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News ::
Davis California: Ebola in the Backyard (english)
27 Feb 2003
It seems that the folks in Davis, California are not all that excited about having a new Levil 4 high security infectious diseases laboratory placed on the campus of the University of California-Davis (UCD). Last night the city council approved a statement saying the lab is unwelcome. Davis council members unanimously approved a letter stating that the lab proposal has caused "divisions within our city" that likely will not be lessened by more information on the proposal. The letter, which will be sent to UCD Provost Virginia Hinshaw, the National Institutes of Health and area elected officials who have publicly supported the project, asks University of California and federal officials to find another location for the facility. Davis Mayor Susie Boyd announced last Friday that she had reversed her position and now opposes the project because of the divisiveness it has stirred.

UCD and several other institutions in the nation are competing for federal funds to build a $200 million biocontainment laboratory to study infectious diseases such as anthrax, plague, hantavirus and Ebola.

One concern of Davis residents is the potential for terrorism. Samantha McCarthy, a member of a Davis community group called Stop the UCD Biolab Now (SBN), says, "Post-9-11 terrorism makes not only the lab a target, but our population a target," she said. "This makes it inappropriate, even for those who believe it is an important undertaking."

There are also questions about the management expertise of the UC Regents. Those concerns are not without merit. UCD has a record of disregarding environmental laws. A few years ago UCD was cited for illegally burying radioactive Beagles and other radiological materials into a pit adjacent to Putah Creek, resulting in the designation of the site as a Superfund Site (LEHR site). Local environmental activists had to sue UCD to compel clean up of its landfill that polluted Putah Creek. In both these cases, UCD officials resisted complying with environmental laws and citizen suits were necessary to enforce the laws. Although environmental reviews are typically done before projects are funded the university doesn't plan to conduct an environmental review until it gets initial approval for the project.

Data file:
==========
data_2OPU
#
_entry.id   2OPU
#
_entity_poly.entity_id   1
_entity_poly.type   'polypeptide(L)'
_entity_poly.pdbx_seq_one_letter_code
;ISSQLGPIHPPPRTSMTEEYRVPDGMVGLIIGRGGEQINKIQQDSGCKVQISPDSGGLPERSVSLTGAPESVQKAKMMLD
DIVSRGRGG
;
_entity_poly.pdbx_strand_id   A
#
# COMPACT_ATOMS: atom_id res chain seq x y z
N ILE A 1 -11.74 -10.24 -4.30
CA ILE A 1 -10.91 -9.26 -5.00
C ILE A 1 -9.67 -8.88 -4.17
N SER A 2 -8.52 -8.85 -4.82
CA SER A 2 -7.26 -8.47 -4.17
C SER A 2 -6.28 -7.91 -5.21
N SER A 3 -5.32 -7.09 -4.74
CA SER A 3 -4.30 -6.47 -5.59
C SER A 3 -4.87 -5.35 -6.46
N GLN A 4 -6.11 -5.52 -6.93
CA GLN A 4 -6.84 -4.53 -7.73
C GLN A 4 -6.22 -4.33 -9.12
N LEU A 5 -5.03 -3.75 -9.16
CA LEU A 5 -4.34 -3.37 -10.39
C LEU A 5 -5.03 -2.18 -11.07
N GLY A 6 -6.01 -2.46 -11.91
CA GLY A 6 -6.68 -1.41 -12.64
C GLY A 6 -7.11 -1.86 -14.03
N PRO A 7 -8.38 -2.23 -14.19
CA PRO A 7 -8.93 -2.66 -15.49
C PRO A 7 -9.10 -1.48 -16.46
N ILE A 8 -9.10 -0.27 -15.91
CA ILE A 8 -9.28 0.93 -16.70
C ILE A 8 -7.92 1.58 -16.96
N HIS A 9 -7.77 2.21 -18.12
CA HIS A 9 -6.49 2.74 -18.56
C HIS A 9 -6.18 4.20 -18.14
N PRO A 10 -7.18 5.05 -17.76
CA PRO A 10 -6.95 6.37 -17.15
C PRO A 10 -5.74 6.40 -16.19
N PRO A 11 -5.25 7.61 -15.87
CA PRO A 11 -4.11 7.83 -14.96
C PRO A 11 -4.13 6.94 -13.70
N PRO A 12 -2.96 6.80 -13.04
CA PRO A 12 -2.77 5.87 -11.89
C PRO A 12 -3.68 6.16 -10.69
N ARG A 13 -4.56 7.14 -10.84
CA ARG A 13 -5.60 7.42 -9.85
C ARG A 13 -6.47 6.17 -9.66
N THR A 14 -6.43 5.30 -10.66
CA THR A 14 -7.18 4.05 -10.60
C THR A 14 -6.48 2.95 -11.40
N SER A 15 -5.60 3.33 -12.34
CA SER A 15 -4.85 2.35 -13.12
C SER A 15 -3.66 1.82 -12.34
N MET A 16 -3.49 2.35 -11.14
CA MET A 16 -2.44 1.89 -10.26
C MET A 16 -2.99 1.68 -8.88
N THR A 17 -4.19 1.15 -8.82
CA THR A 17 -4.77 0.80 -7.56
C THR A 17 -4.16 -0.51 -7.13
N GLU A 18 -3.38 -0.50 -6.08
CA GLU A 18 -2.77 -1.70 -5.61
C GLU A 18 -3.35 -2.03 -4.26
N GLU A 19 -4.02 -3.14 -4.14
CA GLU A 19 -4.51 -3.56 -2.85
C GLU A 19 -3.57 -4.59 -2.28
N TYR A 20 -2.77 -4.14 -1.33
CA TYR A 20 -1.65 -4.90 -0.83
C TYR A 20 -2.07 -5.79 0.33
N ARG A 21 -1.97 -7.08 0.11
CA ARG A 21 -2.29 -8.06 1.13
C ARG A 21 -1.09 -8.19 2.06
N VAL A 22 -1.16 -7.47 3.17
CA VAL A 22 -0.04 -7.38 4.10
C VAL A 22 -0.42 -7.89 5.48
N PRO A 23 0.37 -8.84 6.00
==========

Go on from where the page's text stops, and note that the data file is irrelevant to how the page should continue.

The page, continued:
A petition circulated by SBN states, "A disaster at this lab could devastate our town, our capital region, and our livestock and crops. History reveals that toxic containment facilities are inherently dangerous, and most increase the likelihood of injury and early death to nearby residents."

Graduate Students Against the War, a UCD group, is concerned that the lab will be used for the production of biological weapons despite the University’s assurance that it will not. The group cites the refusal of the Bush Administration to sign the recent protocols for the 1972 Biological and Toxin Weapons Convention (BTWC) as an alarm bell. The group writes, "Indeed, as the Bush administration marches off to war; as it openly discusses developing and using new types of nuclear weapons; as it abrogates, disparages or refuses to sign international treaties or protocols — the BTWC protocol, the nuclear non-proliferation treaty, the anti-ballistic missile treaty, the international court of criminal justice treaty, the Kyoto accords on global warming; in short, as it openly proclaims its contempt for international law, we can simply assume that Davis’ biodefense center will be used for bioweapons research and development."

The debate ratcheted up earlier this month when a monkey escaped a University of California medical research lab and was never found. The monkey, a rhesus macaque, disappeared from the California National Primate Research Center, which would supply animals to the proposed U.S. Biosafety Level 4 lab to study diseases with no known cure, such as the Ebola and West Nile viruses. "If they can't manage these monkeys when they've got level two and three diseases, how will they manage monkeys with level four diseases?" asked Joshua English. Dr. Dallas Hyde, director of the primate center, said he could understand why the incident has fed fears, but he said the security level of the primate center and the lab would be quite different. "Animals that go in there don't come out alive," he said.

Despite all the opposition UCD will submit today an application to the National Institutes of Health to become one of two sites designated as new regional biosafety laboratories. UCD is one of a handful of institutions vying for the $200 million facility.

"If (the university goes) forward, we'll be in front of the bulldozers. We'll be marching," said former Davis Mayor Julie Partansky, an opponent of the lab.
Sources: Davis Enterprise, BioMedNet, The California Aggie (UC Davis), Stop The UCD BioLab NOW!!!, Sacramento Business Journal, Sacramento Bee, Globe News, SF Chronicle

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